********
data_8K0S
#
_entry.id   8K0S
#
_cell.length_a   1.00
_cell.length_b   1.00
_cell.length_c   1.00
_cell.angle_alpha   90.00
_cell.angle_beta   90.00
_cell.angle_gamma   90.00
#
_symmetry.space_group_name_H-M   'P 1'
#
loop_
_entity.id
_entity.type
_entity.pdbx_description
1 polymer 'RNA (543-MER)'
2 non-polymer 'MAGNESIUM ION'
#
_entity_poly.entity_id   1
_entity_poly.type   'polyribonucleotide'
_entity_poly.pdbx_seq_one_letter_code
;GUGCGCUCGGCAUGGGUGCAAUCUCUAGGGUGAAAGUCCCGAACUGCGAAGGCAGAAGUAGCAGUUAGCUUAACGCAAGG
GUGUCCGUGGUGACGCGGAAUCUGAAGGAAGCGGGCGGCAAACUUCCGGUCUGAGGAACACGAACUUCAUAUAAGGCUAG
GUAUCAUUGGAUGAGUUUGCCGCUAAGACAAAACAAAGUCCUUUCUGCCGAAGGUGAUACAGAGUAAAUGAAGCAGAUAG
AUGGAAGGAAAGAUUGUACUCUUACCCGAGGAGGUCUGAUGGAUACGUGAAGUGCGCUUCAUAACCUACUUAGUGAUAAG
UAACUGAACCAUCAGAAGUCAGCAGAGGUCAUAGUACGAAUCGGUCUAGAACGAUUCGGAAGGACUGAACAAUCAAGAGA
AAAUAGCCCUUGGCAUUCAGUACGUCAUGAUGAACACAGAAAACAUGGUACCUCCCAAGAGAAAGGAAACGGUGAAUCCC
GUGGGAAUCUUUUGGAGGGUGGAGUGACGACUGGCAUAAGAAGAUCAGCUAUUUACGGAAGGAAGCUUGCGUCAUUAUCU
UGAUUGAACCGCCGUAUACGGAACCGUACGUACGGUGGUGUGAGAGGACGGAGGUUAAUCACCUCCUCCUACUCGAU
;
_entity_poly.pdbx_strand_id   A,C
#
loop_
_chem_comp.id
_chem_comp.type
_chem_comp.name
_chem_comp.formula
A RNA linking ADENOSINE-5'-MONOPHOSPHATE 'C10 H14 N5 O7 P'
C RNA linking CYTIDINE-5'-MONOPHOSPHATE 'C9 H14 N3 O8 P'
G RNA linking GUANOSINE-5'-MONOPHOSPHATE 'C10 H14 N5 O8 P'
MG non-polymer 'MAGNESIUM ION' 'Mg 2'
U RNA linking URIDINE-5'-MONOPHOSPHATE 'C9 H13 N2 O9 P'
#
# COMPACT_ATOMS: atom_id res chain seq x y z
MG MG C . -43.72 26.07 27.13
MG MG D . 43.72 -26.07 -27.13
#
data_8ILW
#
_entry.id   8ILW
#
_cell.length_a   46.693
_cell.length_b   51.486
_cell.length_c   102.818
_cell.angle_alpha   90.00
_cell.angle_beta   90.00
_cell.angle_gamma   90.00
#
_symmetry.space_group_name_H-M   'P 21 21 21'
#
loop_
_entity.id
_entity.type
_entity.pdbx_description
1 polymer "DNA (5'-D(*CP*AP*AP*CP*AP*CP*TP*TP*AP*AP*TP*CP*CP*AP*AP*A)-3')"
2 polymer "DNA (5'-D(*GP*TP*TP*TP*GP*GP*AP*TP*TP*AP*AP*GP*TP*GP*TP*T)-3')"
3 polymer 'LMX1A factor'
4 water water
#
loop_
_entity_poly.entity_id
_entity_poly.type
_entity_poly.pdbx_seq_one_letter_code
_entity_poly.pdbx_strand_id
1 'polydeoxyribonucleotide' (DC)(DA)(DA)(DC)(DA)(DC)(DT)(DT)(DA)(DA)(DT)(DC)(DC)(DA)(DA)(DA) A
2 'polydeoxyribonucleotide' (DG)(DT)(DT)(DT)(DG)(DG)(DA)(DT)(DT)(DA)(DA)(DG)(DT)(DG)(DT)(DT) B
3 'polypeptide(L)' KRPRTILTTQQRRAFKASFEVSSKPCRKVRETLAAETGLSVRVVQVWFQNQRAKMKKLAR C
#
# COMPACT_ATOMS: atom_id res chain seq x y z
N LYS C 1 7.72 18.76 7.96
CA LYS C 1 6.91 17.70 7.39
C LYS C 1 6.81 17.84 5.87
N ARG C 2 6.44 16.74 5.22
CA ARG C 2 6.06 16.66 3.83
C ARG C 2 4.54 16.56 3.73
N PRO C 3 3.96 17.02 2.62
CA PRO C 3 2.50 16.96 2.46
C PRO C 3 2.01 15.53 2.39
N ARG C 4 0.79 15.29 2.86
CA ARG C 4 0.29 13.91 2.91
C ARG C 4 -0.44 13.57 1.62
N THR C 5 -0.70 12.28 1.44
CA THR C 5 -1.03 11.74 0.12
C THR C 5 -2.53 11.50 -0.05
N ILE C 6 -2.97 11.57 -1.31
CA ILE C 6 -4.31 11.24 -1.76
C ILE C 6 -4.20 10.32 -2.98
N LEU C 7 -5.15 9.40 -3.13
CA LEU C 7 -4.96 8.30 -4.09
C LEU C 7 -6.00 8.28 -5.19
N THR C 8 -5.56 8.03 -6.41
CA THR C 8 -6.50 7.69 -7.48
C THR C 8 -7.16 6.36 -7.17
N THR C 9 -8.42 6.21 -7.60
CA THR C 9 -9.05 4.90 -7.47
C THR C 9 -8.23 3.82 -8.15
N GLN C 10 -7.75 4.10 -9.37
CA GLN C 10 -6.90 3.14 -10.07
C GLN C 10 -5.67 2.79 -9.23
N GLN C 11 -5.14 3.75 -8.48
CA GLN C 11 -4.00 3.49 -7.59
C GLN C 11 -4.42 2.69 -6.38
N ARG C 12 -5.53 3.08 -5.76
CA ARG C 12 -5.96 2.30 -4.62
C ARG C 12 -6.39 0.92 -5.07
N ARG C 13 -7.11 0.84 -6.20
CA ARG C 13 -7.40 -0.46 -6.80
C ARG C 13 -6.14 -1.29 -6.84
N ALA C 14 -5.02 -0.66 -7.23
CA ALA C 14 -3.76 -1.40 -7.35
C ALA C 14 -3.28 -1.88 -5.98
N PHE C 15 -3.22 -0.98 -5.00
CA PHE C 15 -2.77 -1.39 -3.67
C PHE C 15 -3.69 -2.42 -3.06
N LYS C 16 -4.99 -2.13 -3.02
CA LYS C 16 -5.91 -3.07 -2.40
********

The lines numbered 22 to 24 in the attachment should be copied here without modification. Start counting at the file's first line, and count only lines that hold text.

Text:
_entity_poly.type   'polyribonucleotide'
_entity_poly.pdbx_seq_one_letter_code
;GUGCGCUCGGCAUGGGUGCAAUCUCUAGGGUGAAAGUCCCGAACUGCGAAGGCAGAAGUAGCAGUUAGCUUAACGCAAGG